How To Decide If You’re REALLY Course-Ready
- July 24, 2017
- Posted by: Rochelle
- Category: Fees + Revenue
You’ve got an idea for the perfect digital course.
It’s focused on your sweet-spot clients and buyers and you can envision exactly how it will transform their lives by solving a common problem.
Meanwhile, it feels like every Tom Dick and Harry—many with far less savvy than you—is offering up a course.
Should you or shouldn’t you buckle down and build yours?
Here’s the skinny on whether you’re REALLY course-ready.
You have an existing audience who will buy from you. This is numero uno. If you haven’t got a vibrant digital list or an engaged social audience (who has proven they’ll buy from you), don’t invest your time and capital in a course just yet. Not sure if you have the right-sized audience? Read this and do the math with your audience and your rough price point.
Caveat: if you have an existing client base that has been asking you for the contents of your course, you may be able to make this work with a very small digital footprint. You can reach out one-to-one to gauge their readiness and the perceived value of your offering. Just remember that when you want to expand your reach, you’ll need to master digital and social tribe-building.
You enjoy the give and take of teaching a course. Teaching is not for sissies. You must know your content far better than your students (know you’ll learn from them too) and be 100% ready to share stories, tidbits, action items—and to inspire or kick butt. Remember your favorite college professor? Channel that kind of quick-on-your-feet intellect with practical, hard-won wisdom from the trenches.
You’re ready to dive in and learn a whole lot more than you bargained for. Unless you are prepared to invest a tidy sum, you’ll develop the course content yourself. Which means you must constantly evaluate what you’re delivering and to whom. Is your course for business owners? Then you’d better talk like one and show a clear line of sight from your course to their results. You’ll have to choose the right delivery platform. Your website? A learning portal (that you lease and customize)? Or simply a group webinar or phone dial-in series to start?
You are willing to pivot. One of the lowest risk ways to start a course is to pitch an idea to say 20 people you know in your target audience. Not the course, just the idea. What do they like about it? What is less appealing? How would they want to learn? What do they most value from you? Your perfect idea may not survive this intensive, but a variation that will actually work and sell just might emerge. In my first course I listened carefully to this feedback and offered a pricier option—which over half the enrollees wound up buying.
You go deep not wide. For some of us, this is the hardest part. Because as you work on your course content, it is oh-so-tempting to keep broadening your topic. Focus on depth instead. And once you have successfully launched your first course, resist the shiny ball syndrome—reaching for something new because this one is done. Your next step isn’t a new course, it’s doubling down on the one you have. Make it richer, with improved content (not necessarily more—just better). If you did a bootstrap launch, now is the time to enhance your learning materials or how you share your wisdom with your students.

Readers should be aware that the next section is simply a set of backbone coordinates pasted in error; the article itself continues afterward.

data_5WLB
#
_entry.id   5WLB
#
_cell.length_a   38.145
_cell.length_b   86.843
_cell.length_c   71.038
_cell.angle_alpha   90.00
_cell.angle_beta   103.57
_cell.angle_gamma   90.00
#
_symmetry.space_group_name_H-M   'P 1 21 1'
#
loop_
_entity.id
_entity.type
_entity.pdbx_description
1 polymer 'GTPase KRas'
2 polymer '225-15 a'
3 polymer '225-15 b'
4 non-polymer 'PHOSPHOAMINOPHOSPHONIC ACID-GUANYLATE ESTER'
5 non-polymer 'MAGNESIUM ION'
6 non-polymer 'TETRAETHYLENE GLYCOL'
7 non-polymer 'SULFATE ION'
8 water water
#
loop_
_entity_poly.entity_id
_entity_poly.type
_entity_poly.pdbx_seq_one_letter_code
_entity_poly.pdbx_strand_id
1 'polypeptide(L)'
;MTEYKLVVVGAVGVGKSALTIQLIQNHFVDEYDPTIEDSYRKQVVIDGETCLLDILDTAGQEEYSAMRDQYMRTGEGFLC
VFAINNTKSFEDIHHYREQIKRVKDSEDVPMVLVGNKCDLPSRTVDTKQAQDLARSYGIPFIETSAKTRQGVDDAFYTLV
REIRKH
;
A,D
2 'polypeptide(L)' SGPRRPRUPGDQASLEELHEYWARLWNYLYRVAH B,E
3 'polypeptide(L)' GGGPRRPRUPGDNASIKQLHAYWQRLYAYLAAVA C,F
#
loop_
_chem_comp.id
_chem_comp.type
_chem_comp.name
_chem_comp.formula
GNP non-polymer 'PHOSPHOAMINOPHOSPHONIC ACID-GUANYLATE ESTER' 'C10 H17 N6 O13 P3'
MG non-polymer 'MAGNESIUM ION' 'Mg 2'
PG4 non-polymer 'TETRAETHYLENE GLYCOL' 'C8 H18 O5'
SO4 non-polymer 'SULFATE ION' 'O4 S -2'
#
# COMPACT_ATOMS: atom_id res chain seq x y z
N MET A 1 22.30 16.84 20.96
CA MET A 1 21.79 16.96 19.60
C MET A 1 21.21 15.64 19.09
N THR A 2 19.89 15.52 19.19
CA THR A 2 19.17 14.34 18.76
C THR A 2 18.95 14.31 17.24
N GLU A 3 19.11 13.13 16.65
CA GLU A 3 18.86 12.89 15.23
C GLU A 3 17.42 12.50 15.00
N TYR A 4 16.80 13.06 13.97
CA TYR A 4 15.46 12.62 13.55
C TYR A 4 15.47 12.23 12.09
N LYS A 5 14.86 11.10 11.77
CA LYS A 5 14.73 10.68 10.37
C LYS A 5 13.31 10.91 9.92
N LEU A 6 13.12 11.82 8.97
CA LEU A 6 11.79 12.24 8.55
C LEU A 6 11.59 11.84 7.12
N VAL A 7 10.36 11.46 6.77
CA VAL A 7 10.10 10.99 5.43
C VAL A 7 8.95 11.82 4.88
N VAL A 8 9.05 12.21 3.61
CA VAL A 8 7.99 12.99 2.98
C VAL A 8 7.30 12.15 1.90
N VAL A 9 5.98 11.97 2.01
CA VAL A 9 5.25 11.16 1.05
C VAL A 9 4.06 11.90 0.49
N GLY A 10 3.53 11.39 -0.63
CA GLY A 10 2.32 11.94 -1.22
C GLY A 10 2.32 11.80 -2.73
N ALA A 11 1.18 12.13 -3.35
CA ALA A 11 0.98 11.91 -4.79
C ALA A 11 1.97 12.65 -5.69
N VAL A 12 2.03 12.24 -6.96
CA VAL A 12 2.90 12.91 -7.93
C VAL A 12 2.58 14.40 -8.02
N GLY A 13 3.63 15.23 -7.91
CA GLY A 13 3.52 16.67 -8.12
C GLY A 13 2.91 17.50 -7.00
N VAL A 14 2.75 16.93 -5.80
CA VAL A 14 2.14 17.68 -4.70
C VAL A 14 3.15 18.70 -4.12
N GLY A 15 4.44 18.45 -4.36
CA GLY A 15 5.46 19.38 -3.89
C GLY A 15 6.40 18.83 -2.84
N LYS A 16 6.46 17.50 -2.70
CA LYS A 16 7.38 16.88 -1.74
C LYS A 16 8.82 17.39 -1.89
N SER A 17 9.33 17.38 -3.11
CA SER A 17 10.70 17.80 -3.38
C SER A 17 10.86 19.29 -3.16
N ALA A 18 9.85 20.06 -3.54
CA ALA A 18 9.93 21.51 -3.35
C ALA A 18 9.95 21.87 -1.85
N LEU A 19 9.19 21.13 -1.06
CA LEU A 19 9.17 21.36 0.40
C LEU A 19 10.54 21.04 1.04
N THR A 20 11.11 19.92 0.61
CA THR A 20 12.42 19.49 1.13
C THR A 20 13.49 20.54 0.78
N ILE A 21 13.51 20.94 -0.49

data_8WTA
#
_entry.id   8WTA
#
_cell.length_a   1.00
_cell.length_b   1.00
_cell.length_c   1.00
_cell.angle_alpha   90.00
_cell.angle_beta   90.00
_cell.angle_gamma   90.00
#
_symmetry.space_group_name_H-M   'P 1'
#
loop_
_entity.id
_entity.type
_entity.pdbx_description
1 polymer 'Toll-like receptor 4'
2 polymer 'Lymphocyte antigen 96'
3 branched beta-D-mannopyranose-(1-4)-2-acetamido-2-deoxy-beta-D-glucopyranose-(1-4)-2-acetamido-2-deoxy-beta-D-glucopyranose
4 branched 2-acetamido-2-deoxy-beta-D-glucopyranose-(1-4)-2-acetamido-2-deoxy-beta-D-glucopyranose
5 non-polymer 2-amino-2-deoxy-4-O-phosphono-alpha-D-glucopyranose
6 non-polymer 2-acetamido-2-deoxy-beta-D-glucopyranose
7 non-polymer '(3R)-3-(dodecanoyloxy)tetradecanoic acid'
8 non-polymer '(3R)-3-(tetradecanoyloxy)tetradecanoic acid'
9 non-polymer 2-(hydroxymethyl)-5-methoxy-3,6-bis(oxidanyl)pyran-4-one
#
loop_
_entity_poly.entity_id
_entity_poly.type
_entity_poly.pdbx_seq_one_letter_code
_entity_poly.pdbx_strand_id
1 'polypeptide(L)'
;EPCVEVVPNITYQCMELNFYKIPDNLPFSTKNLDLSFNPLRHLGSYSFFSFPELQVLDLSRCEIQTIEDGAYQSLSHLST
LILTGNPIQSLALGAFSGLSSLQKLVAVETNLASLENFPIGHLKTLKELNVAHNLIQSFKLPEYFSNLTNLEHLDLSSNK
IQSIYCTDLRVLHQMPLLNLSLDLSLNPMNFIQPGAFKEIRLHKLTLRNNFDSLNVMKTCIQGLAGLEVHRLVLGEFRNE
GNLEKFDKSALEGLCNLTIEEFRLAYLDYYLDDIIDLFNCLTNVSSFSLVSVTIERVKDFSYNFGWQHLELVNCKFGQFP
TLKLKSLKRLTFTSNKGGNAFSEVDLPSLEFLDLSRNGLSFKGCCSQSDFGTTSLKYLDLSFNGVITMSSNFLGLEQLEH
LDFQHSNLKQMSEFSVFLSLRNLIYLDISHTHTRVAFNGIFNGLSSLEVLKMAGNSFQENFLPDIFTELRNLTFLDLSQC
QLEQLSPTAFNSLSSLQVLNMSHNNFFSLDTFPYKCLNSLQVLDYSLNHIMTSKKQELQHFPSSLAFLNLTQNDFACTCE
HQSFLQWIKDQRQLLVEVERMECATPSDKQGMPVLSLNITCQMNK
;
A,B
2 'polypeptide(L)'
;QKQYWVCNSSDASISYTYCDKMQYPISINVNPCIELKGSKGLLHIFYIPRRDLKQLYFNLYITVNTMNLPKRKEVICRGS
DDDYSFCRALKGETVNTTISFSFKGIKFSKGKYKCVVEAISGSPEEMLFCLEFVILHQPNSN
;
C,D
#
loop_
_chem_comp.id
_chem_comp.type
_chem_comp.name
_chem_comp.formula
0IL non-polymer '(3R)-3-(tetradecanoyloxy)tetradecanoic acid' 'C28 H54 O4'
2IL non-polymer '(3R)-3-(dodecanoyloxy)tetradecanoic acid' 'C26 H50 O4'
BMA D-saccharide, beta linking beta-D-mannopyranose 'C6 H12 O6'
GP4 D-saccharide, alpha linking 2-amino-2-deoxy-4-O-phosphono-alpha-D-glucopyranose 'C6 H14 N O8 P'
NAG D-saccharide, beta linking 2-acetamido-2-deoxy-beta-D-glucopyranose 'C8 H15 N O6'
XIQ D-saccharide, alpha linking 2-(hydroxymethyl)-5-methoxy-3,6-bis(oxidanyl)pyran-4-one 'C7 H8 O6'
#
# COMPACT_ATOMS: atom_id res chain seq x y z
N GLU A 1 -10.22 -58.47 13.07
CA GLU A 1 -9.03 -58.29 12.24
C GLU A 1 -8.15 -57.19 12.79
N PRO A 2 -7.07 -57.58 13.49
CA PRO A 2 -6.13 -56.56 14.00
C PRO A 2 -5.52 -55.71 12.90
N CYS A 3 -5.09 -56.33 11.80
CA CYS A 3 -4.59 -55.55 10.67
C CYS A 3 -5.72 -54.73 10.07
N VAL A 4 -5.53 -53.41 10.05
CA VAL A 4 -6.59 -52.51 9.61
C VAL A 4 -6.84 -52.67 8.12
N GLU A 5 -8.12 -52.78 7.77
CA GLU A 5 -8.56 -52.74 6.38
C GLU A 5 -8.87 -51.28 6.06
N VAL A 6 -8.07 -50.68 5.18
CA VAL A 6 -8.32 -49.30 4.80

You know exactly how this will fit into your business and revenue model This falls into the “be sure you have a plan” category. It’s not just how you price your offering—which needs to tell a story when all your services and products are arrayed before your clients and buyers. It’s that it has to fit with how YOU want to deliver your value. Will you position this for a subset of your sweet-spot or all of it? Does it replace working with you 1-1 or supplement it? Is it a precursor to your deeper content or does it come only after they’ve experienced you at lower price points? Your plan can change—plans have a funny way of doing that—but you want to start with a clear strategy and position before you embark on course creation.
You will devote as much energy to marketing and selling your course as you did developing it. No lie. For a new course, that’s EXACTLY what the metrics look like. Your first stop: developing the sound bites that will capture the essence of your course and match it to your sweet-spot’s need. Once you’re clear on your message, then you’ll do whatever it takes to entice the right people into your course (and yes, that also means saying no to the wrong-fits). You might—like I did for my ConsultantBrand beta—talk to 42 people (I counted) on the phone to spread the word. We’re talking direct 1-1 emails, phone calls, webinars, Facebook Live, Twitter chats, posting in Facebook and LinkedIn groups, even instagramming to get in front of your ideal buyer. If you can’t commit to this one, you’re dead in the water.
For consultants, courses are the new books. They allow us to shepherd our tribes through a choreographed personal experience that bonds us tightly together.
They don’t work for every consultant—but if you’re truly course-ready, they may be just the right investment.
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I enjoyed learning about this approach. Made me think. Thanks.